The right and left brain dominance is supposed to influence right or left hand dominance and some skills, such as spatial, divergent or convergent thinking, language skills, and so on. My niece, who is left handed, is very good at chess and does her own car repairs. I think that both sides work together but one or the other is dominant. For example, words in languages that have vowels have particularity, so they are written and read from left to right, leading with the left brain right eye. Words in languages that do not have vowels require whole sentence context to distinguish the word from others spelled alike are written and read from right to left, leading with the right brain left eye. This would indicate some differences in processing between the right and the left brain that enhance certain abilities and skills when needed to accomplish a task.

    • Steve Morehead | July 3, 2021 at 9:16 am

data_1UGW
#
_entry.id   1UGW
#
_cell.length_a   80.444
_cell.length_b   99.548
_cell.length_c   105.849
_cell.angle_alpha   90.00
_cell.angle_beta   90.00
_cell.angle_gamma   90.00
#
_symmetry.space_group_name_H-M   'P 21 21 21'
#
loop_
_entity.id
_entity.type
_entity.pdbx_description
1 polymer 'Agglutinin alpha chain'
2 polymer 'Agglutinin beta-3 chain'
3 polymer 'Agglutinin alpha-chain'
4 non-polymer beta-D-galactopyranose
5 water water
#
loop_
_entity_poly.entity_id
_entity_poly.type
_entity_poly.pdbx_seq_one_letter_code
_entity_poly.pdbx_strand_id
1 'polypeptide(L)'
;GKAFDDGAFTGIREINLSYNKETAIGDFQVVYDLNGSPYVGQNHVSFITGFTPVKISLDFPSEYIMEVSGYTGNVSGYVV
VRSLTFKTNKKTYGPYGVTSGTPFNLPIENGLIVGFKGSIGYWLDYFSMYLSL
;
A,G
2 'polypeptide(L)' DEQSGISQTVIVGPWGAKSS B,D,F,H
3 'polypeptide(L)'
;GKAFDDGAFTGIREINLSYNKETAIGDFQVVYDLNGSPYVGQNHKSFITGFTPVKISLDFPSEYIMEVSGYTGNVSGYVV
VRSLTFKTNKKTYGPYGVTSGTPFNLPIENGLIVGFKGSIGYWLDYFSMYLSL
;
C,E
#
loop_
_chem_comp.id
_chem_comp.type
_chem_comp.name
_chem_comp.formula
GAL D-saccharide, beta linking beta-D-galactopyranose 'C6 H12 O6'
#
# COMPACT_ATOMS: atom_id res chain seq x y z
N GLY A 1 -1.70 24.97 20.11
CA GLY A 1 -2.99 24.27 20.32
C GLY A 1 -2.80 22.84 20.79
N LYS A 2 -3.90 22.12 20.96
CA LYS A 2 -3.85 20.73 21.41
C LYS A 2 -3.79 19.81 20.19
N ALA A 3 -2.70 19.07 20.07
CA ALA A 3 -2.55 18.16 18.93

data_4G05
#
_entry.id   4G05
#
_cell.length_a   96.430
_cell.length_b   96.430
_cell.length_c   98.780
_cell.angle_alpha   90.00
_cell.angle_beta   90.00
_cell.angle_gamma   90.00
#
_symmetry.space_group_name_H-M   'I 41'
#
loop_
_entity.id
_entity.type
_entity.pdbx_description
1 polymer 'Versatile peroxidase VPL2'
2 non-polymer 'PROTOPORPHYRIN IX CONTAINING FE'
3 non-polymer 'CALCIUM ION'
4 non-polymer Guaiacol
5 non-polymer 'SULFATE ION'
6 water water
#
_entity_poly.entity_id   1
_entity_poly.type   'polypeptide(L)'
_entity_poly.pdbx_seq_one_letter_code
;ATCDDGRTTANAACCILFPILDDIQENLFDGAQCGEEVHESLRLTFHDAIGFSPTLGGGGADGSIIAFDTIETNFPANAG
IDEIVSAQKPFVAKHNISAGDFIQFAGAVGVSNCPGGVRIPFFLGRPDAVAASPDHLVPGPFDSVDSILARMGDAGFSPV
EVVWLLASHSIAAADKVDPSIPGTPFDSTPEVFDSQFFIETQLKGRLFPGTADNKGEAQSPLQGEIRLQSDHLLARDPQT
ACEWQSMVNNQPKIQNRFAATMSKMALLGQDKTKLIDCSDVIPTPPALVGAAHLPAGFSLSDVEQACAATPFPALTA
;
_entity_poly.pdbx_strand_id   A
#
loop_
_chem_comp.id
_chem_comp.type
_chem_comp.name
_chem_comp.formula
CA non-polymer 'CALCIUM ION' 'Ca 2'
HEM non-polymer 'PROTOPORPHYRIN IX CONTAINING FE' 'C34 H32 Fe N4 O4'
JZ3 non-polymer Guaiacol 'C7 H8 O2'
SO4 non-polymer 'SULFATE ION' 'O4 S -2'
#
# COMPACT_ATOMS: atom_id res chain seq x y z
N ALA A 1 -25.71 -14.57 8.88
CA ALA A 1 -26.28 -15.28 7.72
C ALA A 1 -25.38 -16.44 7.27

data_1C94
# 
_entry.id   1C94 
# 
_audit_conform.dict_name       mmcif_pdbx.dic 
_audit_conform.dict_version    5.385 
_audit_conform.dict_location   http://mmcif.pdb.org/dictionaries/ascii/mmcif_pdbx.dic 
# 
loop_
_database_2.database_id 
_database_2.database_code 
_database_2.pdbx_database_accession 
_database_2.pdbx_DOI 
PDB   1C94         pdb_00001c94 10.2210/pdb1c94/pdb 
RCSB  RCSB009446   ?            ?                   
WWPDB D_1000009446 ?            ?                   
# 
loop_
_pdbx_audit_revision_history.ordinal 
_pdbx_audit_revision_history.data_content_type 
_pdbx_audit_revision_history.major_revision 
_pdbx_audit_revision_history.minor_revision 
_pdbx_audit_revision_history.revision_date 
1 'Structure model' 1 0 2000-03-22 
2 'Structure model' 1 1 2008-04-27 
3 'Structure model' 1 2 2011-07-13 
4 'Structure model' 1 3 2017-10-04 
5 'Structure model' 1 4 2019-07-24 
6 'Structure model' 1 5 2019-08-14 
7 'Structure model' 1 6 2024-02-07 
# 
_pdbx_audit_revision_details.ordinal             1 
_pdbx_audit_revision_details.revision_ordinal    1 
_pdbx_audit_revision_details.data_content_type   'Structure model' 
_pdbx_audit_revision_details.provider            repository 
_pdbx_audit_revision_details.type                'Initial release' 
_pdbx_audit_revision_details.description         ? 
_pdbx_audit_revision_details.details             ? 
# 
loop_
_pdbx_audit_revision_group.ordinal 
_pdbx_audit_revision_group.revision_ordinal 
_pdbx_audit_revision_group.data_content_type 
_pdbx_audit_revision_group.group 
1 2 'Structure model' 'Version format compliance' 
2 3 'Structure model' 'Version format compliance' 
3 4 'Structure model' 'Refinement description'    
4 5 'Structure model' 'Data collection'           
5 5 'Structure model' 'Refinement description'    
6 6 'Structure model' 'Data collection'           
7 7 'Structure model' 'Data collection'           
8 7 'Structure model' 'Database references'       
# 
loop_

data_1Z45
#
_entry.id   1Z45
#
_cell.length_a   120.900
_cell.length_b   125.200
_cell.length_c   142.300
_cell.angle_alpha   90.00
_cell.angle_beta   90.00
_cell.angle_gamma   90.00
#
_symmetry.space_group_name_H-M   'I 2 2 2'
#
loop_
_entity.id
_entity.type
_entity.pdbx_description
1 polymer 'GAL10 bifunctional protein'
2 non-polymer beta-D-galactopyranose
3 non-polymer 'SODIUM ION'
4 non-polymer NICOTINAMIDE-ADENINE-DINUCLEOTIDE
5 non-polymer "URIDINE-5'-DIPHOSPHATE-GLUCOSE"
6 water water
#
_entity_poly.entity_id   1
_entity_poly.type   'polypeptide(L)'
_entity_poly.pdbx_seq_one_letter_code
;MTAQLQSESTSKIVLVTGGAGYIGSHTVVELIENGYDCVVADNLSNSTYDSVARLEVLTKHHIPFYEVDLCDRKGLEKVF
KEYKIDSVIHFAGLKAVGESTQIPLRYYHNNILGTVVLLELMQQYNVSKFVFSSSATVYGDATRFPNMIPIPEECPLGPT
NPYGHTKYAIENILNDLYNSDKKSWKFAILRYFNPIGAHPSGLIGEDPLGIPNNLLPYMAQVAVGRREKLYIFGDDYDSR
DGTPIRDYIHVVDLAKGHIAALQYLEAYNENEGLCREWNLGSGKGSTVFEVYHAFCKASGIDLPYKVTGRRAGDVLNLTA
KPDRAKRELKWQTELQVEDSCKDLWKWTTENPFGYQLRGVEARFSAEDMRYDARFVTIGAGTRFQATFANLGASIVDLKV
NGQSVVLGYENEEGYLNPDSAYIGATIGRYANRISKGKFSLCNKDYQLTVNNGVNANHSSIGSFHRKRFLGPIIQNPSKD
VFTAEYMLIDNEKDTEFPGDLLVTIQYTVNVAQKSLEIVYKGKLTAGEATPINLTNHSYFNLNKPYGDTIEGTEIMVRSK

Absolutely fascinating. Thank you

    • Kristin giehl | July 2, 2021 at 1:06 pm

      Now I will stop with the reason of my head has been hit numerous times.

    • Nina Lilienthal - Murphy | June 30, 2021 at 1:02 pm

      Some very interesting information about the brain. I learned a lot. Thank you.

    • Susanjoy Powers | June 29, 2021 at 8:18 pm

      Can a brain repair itself after a
      Brain injury. Hit by a car. Broken leg hand and head trauma.
      My niece was not responding to
      Light into eyes. Voices. It
      Was quickly called brain dead.
      She was “put down” less tha two weeks. Off sedation. Tubes pulled. She coughed. The ran lethal Haldol dose. She sat straight up eyes wide open.
      “Did her father murder his daughter? “

    • Cliff Carson | June 29, 2021 at 1:01 pm